RE/MAX Properties of the Summit
Women promoting sunglasses stood around in bikinis and fur vests. A DJ for a headphones company spun tunes atop a trailer. Spyder showed off a custom Audi R8 inside its booth. Pepa of the hip-hop trio Salt-n-Pepa performed for Burton.
And there were lots of stickers. This is an industry that loves stickers.
Behind all of the fanfare, and the stickers, there was serious business to be done at the SnowSports Industries America Snow Show inside the Colorado Convention Center in Denver. This week, it is the epicenter of the $3.3 billion retail snowsports industry.
“For the ski industry, this is it,” said Dan Chalfant, president and CEO of Avon-based Liberty Skis. “This is the big dog.”
Liberty's booth had the company's line of 2013-14 skis plastered to the wall as Chalfant and other employees chatted with buyers, media members and other industry insiders on the floor of the convention hall.
This is Liberty's 10th year at the SIA Snow Show. For them, it is a chance to renew connections with buyers with whom they have worked in the past, as well as connect with people who aren't familiar with Liberty.
They were showing off their wide Helix skis, the really wide Double Helix and the enormous Mutant 192, as well as a new ski that will benefit the Colorado Avalanche Information Center and will be hand-tuned by former U.S. Ski Team racer and valley local Sacha Gros.
Friday morning, Eagle-Vail-based ski wear maker Skea's booth was hosting buyers from Whistler, B.C.; Sun Valley, Idaho; and Pittsburgh, Pa.
Owner Diane Boyer said that during the show, she will come in contact with buyers that represent 80 percent of her yearly sales.
“Buyers can come see the whole collection and feel the whole culture of the brand,” Boyer said.
One of Skea's coolest new products is a down jacket called the Cali. It has a 3-D, bubble-like fabric that is stretchy and water-proof.
As a past chairperson of SIA, Boyer was one of the people behind the show's move from Las Vegas to Denver in 2010.
Varyk Kutnick was manning the Fat-ypus booth with fellow athlete Brandyn Roark. They were showing off their new models including the powder skis D'Riddum and the D'Root, which feature a unique five-point shape that allow for quicker turns. With appointments set for throughout the day, they were touting their high-quality construction and their local roots in Breckenridge.
“We're just trying to spread the love because when people get on (our skis), they don't go back,” Kutnick said.
On the other side of the
coin were the buyers.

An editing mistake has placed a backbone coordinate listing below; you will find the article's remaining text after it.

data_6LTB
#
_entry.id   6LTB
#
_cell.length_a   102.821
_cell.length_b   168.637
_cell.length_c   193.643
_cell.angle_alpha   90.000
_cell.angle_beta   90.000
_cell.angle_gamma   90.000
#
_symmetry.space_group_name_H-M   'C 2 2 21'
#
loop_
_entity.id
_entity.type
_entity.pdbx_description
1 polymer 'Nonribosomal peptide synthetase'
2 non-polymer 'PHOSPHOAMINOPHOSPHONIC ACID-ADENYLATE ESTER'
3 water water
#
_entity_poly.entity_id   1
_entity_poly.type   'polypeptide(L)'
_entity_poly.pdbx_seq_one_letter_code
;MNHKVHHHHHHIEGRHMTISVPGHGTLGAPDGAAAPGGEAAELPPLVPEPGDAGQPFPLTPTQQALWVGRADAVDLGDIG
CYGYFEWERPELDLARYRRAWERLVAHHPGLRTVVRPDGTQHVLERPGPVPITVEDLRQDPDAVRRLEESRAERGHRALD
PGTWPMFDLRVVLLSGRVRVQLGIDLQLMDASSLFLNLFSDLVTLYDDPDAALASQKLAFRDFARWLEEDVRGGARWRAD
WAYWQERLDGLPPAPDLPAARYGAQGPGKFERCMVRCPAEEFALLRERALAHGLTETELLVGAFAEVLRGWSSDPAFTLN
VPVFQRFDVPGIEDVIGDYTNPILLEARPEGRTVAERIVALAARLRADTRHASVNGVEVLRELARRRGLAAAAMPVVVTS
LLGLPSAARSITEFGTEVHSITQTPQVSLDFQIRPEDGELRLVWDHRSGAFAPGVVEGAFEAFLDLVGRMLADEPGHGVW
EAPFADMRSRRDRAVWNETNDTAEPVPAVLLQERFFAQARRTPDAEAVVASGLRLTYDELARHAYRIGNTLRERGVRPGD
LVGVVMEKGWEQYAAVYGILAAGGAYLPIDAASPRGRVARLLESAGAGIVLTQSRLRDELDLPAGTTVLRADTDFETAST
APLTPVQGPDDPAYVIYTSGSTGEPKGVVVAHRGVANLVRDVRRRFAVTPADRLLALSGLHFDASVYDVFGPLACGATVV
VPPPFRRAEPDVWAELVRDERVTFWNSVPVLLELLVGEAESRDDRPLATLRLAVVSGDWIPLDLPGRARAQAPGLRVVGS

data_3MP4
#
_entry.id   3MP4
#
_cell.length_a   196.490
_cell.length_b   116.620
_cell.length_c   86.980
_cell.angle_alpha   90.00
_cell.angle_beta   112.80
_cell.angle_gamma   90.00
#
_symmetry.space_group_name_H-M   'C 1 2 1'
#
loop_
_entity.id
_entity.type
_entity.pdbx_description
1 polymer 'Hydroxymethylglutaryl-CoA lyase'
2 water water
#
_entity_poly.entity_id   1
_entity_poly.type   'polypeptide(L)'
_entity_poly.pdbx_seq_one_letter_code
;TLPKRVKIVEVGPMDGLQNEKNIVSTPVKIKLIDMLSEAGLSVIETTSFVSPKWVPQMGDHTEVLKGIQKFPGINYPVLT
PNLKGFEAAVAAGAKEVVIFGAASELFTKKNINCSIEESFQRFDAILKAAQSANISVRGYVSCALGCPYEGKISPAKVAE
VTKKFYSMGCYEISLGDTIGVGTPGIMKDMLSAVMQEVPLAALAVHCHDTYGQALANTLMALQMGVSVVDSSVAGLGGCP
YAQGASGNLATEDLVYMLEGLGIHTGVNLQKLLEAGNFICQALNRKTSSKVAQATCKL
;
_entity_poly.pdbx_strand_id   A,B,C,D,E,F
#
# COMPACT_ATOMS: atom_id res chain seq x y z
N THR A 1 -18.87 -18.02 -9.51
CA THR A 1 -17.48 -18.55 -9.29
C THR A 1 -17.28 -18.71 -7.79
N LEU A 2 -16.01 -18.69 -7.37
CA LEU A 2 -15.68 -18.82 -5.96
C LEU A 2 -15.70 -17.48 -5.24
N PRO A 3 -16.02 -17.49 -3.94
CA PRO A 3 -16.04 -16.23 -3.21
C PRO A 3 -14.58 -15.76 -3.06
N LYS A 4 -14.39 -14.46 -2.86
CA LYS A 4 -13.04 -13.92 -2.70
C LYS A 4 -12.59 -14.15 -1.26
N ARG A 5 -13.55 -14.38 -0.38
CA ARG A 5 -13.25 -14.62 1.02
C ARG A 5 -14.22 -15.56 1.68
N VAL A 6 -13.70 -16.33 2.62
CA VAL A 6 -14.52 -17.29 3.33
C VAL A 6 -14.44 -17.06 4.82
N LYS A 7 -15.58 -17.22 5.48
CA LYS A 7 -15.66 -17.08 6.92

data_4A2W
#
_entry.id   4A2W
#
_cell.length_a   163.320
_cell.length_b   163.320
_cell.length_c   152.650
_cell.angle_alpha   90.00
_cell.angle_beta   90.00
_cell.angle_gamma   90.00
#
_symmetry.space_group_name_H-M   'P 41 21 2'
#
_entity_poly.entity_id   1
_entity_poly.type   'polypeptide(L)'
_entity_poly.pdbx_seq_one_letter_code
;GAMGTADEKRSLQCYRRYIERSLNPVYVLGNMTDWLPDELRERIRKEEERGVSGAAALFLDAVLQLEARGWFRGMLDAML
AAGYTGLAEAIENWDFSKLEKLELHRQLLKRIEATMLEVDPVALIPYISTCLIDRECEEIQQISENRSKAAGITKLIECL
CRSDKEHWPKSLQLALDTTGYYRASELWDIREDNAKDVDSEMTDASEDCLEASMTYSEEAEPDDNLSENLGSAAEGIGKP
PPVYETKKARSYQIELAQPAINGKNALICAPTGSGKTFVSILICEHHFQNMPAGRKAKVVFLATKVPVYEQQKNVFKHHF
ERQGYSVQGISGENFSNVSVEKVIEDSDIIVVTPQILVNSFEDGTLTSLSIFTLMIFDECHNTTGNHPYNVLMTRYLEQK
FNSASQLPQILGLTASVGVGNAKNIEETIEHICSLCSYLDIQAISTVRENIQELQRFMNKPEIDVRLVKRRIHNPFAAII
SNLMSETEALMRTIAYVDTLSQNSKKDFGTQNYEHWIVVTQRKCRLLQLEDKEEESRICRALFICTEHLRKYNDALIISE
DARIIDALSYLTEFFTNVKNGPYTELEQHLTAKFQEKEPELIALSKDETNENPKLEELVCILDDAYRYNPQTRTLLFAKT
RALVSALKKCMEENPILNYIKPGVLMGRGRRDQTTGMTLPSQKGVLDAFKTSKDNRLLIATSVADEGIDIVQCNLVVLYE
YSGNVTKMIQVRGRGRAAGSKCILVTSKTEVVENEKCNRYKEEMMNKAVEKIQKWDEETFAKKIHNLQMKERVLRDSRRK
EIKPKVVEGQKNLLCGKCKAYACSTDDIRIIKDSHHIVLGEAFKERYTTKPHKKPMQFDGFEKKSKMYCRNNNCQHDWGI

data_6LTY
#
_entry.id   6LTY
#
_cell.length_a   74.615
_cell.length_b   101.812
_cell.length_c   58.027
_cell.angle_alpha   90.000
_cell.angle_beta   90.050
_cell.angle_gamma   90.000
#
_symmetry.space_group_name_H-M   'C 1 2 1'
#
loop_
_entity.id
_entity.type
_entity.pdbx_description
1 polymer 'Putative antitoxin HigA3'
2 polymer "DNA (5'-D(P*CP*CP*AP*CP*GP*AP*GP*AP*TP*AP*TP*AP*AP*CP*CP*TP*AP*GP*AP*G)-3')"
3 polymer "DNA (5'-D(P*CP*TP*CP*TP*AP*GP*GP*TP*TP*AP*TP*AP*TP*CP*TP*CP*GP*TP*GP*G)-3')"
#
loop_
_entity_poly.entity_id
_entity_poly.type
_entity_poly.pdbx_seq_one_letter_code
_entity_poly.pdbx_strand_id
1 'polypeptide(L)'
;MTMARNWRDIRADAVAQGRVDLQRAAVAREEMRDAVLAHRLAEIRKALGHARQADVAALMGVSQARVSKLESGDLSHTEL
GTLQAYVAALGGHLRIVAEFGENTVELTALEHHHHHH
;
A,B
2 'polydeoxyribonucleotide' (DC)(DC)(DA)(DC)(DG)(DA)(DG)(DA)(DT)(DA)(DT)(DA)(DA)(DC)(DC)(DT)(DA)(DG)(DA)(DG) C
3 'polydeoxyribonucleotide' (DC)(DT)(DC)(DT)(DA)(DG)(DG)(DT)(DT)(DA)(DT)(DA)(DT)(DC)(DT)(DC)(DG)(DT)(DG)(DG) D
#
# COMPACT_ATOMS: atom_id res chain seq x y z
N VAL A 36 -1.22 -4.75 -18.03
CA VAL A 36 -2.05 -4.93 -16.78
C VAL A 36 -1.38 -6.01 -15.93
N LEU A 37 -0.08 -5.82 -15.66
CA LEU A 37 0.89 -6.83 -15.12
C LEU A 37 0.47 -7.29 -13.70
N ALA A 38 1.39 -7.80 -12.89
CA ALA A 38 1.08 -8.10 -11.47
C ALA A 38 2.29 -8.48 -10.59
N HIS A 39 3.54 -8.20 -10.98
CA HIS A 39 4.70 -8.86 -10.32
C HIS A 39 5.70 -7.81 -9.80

Mike and Deb Grant, owners of Off Piste Sports on West Meadow Drive in Vail Village, were taking a break Thursday afternoon after a full day of appointments on the opening day of the show, which runs through today.
The Grants will place over 50 percent of their orders for next season at this show. As a small, independent store, they want to stand out from other ski shops in Vail, so they were looking for unique items — clothing, ski equipment and accessories — to put on their shelves next season.
“If it shows up in too many stores, we don't want it,” Mike Grant said.
This is the one event where they can see just about all the merchandise they need to stock their store. There are lots of aspects of a product that you just can't understand via a catalog — colors, sizing, and just the benefit of holding a product in your hand.
“You can touch it, feel it, try it on,” Mike Grant said.
For the Grants, the SIA Snow Show is also a time of excitement of the new year. It's an annual reunion of reps, buyers and manufacturers who together ride the ups and downs of the industry, and a chance to look ahead to a new year.
Buzz Schleper of Buzz's Ski Shop will spend three or four days at the convention, where he does most of his buying for next season. He is booked up with retailers such as Burton, Never Summer and K2.
For him, nothing can replace seeing a product live.
“To see the whole line fresh, you have to come to this show,” Schleper said. “If you don't come, you are just guessing.”
SIA is as much about the extracurricular activities as it is about the convention floor. Schleper was still choosing options for that night that included a Spyder party and a concert by the punk band Pennywise.
There was also a boxing match between industry figures sponsored by Skullcandy and Pabst Blue Ribbon that was billed as “Boxing, bros and brews.”
ranged from the industry heavyweights to the newcomers just trying to establish
a name for themselves. On the latter end of the spectrum was Weston Snowboards,
a Minturn-based company that was at its first SIA Snow Show.
Owner Barry Weston Clark said he was trying to build relationships with good retail partners, “not just sell to anyone.” They would like to work with retailers who have a strong emphasis on backcountry outfitting.
The convention is also an opportunity to get media exposure. Clark said several media members expressed interest in talking with Weston because of its sustainability focus — the company makes snowboards from beetle-kill pine.
Some saw the convention as a unique opportunity to get face time with the most powerful people and companies in the industry. You could include the locally based SOS Outreach in that group.
SOS Outreach's Seth Ehrlich said the group was meeting with the corporate partners who make the group's work possible — creating mountain adventure-based programs for at-risk youth.
They include K2, Ride, 686 and Quiksilver.
“This is our chance to see them in person,” Ehrlich said.
They were also hosting the fourth annual Youth Summit on Saturday, where they would present a lifetime achievement award to snowboard pioneer Tom Sims.
SOS had a booth set up near the entrance to the big convention hall. Of course, they had stickers.
Courtesy of the Summit Daily News.